In the industrial age, everything has a standard. When we purchase a car or a cell phone, we expect an exact same copy of what we see in showroom. But when it comes to tea, or any other major agricultural products, we cannot possibly expect getting the exact same product.
Therefore, many tea lovers believe that there is no standard in tea, and we can all judge a tea simply based on our personal preferences.
Of course, this is not true. All tea categories have standards. In China, there are even national standards for tea products. However, tea markets outside China have all kinds of wild standards, and many of them solely focus on the taste. Just weeks ago, we came across an online tea reviewer who’s completely confused about the basics of oolong tea and black tea. But still, it didn’t stop him from publishing his own version of “a good Wuyi oolong”.
As a tea producer and a tea business, it’s not appropriate for us to argue with those bizarre standards by self-claimed “tea experts”. In stead, we’d like to share the absolute authority in Wuyi oolong: the national standard of “Wuyi Rock-Essence Tea/Wuyi Oolong (Yancha)” (Standard Publication Number: GB/T 18745-2006).
In the national standard, Wuyi oolong (Yancha) has 4 major assessments: the appearance, the aroma, the soup color, the leaf bottom (Yè Dǐ).
There’s a professional term when we talk about dry leaves: Tiao Suo/条索. Tiao Suo refers to dry leaves before the infusion. In Chinese, Tiao Suo literally means “string ropes”.
In Wuyi oolong (Yancha) tea-making, fresh leaves first go through shaking, rolling and drying processes. After this preliminary tea-making, fresh leaves are transformed from soft leaves to a dry, rope-like shape.
A standard “Tiao Suo” is tight, complete, and well-shaped. The tightness is often a great indication of a good tea-making. Tightly rolled leaves are easier to transport and store. However, Wuyi oolong (Yancha) leaves are roasted. After the roast, leaves have an extremely low water content (3%-5%), and they break apart easily in shipping.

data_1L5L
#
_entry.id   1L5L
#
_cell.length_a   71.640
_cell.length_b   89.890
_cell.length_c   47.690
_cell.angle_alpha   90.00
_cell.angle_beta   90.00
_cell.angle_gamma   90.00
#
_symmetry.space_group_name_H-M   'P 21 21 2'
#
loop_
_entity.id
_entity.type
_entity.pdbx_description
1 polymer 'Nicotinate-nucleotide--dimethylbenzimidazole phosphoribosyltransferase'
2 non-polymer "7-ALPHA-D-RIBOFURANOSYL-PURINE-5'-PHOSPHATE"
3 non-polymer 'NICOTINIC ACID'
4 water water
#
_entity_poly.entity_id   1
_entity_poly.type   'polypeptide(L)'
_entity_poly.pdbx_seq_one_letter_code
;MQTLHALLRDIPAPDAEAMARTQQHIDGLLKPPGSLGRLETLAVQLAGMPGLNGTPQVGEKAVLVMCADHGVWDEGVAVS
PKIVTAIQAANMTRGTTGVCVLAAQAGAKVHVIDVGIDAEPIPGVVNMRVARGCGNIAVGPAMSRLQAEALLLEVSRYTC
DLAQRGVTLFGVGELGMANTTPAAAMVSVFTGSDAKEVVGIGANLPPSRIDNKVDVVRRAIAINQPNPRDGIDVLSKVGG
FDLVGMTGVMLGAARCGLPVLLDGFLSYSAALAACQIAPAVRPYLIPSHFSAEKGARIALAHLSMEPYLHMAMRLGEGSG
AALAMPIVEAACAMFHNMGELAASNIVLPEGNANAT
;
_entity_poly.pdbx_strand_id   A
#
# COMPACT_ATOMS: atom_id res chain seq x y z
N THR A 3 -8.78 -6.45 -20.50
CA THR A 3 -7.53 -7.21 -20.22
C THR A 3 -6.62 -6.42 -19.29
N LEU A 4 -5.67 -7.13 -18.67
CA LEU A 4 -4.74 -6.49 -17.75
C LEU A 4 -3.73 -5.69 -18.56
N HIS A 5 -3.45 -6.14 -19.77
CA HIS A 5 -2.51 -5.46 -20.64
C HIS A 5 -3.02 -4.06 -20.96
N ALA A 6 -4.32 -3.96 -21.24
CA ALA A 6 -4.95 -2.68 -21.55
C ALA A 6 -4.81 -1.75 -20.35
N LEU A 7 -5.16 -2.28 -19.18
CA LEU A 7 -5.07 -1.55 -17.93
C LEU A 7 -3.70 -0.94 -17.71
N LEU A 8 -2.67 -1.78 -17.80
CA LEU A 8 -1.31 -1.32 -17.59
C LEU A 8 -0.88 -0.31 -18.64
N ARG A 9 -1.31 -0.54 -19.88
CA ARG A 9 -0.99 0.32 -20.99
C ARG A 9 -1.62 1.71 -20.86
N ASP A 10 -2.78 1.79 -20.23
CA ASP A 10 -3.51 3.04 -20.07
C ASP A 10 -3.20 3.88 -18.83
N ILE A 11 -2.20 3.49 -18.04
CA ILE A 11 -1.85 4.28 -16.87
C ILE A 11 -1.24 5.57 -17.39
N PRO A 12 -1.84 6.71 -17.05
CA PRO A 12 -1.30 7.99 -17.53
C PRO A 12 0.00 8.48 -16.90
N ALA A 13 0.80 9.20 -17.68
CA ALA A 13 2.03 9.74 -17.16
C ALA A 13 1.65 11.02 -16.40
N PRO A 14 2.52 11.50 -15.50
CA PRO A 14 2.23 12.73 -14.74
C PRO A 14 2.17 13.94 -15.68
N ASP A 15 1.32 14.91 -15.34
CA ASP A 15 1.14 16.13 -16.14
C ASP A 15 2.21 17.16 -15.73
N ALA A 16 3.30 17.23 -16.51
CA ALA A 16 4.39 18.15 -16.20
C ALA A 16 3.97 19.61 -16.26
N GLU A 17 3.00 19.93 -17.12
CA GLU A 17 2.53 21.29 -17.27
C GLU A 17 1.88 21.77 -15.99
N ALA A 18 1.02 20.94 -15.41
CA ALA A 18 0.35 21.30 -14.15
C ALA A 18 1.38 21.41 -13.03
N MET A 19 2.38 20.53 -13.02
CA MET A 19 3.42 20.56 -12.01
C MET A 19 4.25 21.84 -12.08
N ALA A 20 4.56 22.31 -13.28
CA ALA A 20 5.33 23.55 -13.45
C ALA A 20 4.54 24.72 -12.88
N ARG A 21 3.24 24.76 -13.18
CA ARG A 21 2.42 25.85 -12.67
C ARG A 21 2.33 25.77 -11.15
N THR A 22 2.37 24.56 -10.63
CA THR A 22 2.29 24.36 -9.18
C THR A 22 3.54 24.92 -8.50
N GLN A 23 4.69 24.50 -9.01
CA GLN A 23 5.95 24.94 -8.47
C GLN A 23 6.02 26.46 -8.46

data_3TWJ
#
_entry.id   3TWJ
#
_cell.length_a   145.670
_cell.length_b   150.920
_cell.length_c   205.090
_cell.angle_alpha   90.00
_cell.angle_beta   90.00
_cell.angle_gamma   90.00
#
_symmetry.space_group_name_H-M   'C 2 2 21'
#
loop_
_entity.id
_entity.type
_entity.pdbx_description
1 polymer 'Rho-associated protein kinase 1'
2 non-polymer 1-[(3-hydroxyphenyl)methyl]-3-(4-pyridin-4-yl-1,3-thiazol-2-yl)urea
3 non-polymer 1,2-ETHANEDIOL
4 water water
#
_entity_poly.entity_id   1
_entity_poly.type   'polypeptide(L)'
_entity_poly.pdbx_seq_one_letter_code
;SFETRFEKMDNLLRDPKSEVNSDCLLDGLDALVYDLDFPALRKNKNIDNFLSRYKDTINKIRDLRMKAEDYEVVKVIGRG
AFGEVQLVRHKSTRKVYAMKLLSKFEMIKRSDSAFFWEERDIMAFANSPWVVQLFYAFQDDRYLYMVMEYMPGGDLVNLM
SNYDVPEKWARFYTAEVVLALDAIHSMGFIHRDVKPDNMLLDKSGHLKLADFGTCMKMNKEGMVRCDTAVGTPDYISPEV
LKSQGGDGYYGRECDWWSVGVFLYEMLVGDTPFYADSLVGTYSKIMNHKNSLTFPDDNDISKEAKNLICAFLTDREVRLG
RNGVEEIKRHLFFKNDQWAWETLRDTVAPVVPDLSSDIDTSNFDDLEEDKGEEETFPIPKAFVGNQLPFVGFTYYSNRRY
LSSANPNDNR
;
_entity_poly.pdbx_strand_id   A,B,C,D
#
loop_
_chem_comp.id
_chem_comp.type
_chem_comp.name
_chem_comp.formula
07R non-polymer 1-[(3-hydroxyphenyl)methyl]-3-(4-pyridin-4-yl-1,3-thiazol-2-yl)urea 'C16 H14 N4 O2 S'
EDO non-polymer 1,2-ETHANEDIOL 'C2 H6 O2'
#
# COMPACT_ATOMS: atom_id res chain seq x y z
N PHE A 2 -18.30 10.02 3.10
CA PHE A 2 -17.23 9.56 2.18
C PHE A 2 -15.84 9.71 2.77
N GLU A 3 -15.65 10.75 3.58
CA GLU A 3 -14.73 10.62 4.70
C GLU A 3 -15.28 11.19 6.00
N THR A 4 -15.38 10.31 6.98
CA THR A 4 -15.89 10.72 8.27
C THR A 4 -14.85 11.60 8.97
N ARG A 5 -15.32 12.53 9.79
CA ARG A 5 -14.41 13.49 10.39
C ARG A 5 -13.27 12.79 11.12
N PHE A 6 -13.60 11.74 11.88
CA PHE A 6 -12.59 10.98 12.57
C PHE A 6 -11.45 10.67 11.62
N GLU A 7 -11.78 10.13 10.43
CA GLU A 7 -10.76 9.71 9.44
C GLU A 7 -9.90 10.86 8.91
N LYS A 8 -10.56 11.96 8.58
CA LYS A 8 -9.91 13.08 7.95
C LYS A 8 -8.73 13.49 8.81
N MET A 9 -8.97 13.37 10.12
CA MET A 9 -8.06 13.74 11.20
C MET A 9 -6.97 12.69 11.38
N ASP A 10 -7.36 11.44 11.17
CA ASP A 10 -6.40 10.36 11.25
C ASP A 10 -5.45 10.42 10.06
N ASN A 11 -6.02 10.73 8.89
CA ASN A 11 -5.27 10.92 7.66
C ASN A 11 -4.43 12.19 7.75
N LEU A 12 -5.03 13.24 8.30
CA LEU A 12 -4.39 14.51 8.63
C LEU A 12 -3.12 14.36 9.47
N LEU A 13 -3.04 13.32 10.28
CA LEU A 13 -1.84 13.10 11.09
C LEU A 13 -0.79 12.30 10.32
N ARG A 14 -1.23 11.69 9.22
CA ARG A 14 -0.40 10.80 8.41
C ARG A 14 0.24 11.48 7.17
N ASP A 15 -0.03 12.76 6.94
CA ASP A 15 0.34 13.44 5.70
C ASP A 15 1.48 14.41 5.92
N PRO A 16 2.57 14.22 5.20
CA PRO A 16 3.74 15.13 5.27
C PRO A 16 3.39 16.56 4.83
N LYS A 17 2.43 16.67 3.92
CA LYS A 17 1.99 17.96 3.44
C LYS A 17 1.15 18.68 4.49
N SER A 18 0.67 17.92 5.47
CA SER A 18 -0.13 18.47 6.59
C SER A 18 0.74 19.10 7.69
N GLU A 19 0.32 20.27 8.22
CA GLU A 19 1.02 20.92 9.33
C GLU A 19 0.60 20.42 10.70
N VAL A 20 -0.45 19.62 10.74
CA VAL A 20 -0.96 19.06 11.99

It’s entirely normal that a bag of Wuyi oolong (Yancha) has some broken pieces. But if you can’t find one single complete and well-shaped leaf, it means that this tea was not carefully made, stored or packaged.
The aroma is Wuyi oolong’s special way of expressing its character. As a matter of fact, Wuyi oolong (Yancha) has the strongest fragrance in both dry and wet state.
The aroma reveals 3 crucial information: the tea mountain field, the tea-making, and the storage condition.
If tea leaves are harvested in a tea mountain field with plenty sunlight, they’d have a vivid and dominating aroma; if tea leaves are harvested in a relatively secluded tea mountain field with less sunlight, they’d carry a less intrusive and more refreshing aroma.
With appropriate tea-making techniques, no matter where fresh leaves are harvested, they’d all have a complex mix of floral and fruity fragrances. Depending on the cultivar, some Wuyi oolong (Yancha) might carry a few more fragrances. (e.g. Rou Gui’s cinnamon fragrance.)
A good Wuyi oolong’s aroma lasts the entire life of the tea. Those Wuyi oolong that have a short-lived aroma (less than 3 infusions) are not up to the standard.
The Tea Soup
The tea soup/茶汤 is the child of dry leaves and hot water.
When dry leaves get in contact with hot water, tightly rolled leaves start to expand to its original shape. At the same time, the tea soup begins to display a charming amber color.
Heavily roasted Wuyi oolong has a reddish orange color, and lightly roasted Wuyi oolong has a bright yellowish orange color. But regardless the roast level, the tea soup should always be clear and bright.
The Leaf Bottom
The leaf bottom, or 叶底/Ye Di, refers to tea leaves after many rounds of infusions, and it shows the most authentic quality of tea leaves.
Tea leaves are supposed to be full of water. When tea leaves are dried and packaged, they’re in a state of deep sleep. The infusion of hot water revives tea leaves back to its natural state.
Our day is often decided by the state when we wake up. If we wake feeling energetic, we usually have a more productive day. Just like people, when tea leaves wake up, “the leaf bottom” shows how “alive” it still is.
A standard leaf bottom should be soft and bright as if it’s just out of a jar of oil. This indicates that tea leaves have a great breathability. “Dead leaves” generally have a dark and matt reflection. Besides the brightness, good leaf bottom also shows a “red edge” on leaves (see pic below). This is more visible on lightly roasted Wuyi oolong.
These 4 assessments represent the most important requirements for a standard Wuyi oolong (Yancha).
By now, you’ve probably noticed that we didn’t mention the taste at all. That’s because as a tea category, Wuyi oolong doesn’t have a standard taste. Different cultivar has different tastes. But as long as a Wuyi oolong fits the 4 requirements above, it’s a qualified good tea.
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